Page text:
Havoc Ahead As Toll Truckies Set For Friday Strike
Aussie retailers could face a fresh logistical headache on Friday, with thousands of Toll Group truck drivers to walk off the job after crisis talks with the union broke down.
The Transport Workers Union says 94 per cent of workers voted for the industrial action, which will give around 7000 Toll employees protection under the Fair Work Act to strike for 24 hours. It follows a failure in negotiations over a new Toll enterprise agreement, with disputes still ongoing around issues such as wages, contractors, and overtime.
TWU National Secretary Michael Kaine says the strike is a “last resort” from workers fearful for the future of their jobs.
“It is an abomination that billionaire retailers like Amazon are smashing profit records while ripping off transport supply chains and crushing the jobs of the truck drivers who’ve risked the health of their families to deliver parcels and keep shelves stocked.
“Toll workers need guarantees that they won’t be sliced and diced Qantas-style and replaced by a cut-price, underemployed workforce. They don’t want to go on strike, especially during a pandemic, but they must because they have everything to lose,” he said.
Richard Olsen, the TWU’s NSW/Qld Secretary and lead Toll negotiator, called the company’s behaviour “reprehensible”, saying it was taking no action to prevent the strike by providing workers with job security.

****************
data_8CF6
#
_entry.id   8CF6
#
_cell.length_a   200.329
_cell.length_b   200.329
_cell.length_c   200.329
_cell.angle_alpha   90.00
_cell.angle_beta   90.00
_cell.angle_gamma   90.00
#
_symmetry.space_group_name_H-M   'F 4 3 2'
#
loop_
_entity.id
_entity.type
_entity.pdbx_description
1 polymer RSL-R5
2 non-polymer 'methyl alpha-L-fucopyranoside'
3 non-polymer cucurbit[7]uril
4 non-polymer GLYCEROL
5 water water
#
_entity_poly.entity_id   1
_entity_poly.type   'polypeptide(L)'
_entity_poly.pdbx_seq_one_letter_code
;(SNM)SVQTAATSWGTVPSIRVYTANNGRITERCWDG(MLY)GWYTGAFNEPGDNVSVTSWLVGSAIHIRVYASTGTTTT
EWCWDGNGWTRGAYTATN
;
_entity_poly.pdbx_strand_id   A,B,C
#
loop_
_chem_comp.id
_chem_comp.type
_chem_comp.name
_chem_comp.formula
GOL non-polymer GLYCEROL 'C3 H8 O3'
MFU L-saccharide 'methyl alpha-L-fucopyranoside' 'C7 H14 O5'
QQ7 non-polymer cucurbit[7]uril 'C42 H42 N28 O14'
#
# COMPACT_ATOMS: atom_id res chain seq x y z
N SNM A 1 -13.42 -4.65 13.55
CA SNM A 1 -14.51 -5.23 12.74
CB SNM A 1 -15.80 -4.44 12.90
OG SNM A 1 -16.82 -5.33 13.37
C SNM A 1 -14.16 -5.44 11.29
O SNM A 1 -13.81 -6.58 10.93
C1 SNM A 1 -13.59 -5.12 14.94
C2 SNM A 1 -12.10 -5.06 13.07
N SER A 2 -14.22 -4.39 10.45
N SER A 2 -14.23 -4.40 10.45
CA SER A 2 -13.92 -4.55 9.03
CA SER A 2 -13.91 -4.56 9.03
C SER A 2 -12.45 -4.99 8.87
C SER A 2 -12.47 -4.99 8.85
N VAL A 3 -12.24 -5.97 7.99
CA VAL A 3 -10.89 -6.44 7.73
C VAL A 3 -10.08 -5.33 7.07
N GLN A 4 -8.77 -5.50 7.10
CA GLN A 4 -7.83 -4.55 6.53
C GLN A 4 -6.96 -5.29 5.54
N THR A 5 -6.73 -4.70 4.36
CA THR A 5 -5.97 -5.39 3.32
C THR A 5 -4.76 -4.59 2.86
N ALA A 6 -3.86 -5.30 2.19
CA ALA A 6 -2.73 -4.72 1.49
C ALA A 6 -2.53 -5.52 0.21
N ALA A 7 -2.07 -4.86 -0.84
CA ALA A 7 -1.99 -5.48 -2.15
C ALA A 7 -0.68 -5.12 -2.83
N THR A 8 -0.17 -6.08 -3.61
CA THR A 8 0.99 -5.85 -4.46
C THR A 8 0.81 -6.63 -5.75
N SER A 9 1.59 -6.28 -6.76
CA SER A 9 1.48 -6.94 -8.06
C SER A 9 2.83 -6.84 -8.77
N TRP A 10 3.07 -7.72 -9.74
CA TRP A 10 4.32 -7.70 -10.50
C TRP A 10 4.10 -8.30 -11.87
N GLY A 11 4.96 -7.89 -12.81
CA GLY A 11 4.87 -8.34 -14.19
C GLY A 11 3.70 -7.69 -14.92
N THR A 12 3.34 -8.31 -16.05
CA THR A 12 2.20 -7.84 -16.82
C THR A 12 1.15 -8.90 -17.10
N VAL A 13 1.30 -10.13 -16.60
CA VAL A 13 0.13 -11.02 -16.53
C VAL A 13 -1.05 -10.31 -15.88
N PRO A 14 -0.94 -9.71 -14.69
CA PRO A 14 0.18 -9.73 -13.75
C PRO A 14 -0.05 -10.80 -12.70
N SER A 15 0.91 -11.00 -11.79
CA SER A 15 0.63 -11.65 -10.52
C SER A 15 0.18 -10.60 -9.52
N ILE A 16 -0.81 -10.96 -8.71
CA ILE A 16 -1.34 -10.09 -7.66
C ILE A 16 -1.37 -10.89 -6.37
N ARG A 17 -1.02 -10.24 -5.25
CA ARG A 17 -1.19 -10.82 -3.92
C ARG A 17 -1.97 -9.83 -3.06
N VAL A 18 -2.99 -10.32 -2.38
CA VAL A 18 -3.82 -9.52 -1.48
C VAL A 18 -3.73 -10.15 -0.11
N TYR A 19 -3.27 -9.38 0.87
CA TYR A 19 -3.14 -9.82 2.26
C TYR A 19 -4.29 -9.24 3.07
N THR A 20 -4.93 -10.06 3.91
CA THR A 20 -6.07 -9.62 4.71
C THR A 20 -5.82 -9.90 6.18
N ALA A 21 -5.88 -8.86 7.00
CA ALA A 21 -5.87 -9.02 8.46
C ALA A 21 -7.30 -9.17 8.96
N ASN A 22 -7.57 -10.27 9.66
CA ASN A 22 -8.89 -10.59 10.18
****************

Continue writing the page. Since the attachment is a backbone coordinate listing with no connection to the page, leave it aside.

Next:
“The transport giant is responsible for two crises at the same time: a cruel attack on good, safe transport jobs, and mass disruption to food and fuel supplies.
“Both of these disasters would have been fixed today if Toll had taken a reasonable approach and backed down on plans to trash jobs and drag down standards in Australia’s deadliest industry,” he said.
In a media statement, Alan Beacham, president of Toll Global Express, accused the TWU of “playing politics with people’s lives and jobs” during a pandemic, saying that the action would disrupt vaccines and medical supplies – a claim the union categorically denies – but stressed that deliveries would still go ahead despite the strike.
“As one of the country’s biggest transport companies, we are well used to managing disruptions to our operations, from bushfires to floods to a global pandemic.
“We can assure customers their goods will be transported during any potential industrial action,” he said.
Toll says its workers make an average of $95,000 per year with 14.75 per cent super, with Beacham adding he agrees they deserve a pay rise and saying Toll has put a “generous offer” on the table.
“Industrial action only benefits the TWU, who like to show off in front of their union mates. It hurts employees and hurts our business.
“Let’s stop wasting time, get back to the negotiating table and sign this deal,” he said.
Toll is not the only big transport company staring down the barrel of industrial action, with around 6000 transport workers at StarTrack and FedEx set to vote on strikes over the next two weeks.